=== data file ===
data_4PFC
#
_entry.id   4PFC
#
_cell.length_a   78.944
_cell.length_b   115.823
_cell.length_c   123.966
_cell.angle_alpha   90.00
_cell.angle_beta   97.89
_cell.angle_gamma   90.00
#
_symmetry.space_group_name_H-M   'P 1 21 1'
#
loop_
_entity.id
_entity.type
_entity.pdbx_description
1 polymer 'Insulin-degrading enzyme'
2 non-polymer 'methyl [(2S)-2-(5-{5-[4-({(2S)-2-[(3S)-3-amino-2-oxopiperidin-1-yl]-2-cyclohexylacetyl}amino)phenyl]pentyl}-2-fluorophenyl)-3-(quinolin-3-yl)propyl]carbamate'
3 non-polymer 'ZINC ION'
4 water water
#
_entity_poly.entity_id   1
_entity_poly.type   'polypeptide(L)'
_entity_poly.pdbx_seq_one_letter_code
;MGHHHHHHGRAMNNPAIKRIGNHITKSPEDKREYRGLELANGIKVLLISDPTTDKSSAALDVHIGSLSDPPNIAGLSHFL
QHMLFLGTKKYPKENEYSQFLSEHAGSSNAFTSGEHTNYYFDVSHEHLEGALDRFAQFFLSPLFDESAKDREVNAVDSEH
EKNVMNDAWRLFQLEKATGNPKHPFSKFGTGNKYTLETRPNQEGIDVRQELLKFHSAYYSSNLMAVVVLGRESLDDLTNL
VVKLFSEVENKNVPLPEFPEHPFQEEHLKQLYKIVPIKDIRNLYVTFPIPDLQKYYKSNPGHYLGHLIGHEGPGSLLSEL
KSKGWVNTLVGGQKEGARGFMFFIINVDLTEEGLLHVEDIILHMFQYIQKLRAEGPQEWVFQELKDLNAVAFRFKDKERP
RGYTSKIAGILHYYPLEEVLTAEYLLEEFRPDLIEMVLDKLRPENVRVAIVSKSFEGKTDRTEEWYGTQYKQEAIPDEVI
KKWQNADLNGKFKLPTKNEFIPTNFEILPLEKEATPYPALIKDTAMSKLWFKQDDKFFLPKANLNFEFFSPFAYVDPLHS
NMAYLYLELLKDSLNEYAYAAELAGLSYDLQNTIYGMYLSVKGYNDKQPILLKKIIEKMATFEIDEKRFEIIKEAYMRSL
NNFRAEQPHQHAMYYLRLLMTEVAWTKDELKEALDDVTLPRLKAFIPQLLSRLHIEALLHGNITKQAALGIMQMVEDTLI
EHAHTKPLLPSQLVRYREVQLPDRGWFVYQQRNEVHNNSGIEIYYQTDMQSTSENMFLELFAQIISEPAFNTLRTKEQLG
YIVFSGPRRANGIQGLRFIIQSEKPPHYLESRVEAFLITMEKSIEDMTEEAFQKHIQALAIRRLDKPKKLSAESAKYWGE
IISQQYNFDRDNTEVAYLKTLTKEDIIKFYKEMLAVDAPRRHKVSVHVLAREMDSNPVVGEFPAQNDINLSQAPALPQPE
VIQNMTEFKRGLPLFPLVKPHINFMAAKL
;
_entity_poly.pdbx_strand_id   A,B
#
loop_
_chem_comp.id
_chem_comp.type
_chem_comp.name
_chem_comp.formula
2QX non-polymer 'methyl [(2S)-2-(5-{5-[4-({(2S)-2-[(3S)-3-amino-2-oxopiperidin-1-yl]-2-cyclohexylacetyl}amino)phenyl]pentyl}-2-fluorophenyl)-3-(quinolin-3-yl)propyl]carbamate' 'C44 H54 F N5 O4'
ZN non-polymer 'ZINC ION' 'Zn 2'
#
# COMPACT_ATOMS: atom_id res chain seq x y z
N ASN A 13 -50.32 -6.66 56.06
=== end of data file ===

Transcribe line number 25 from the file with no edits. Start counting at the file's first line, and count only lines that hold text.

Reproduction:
_entity_poly.pdbx_seq_one_letter_code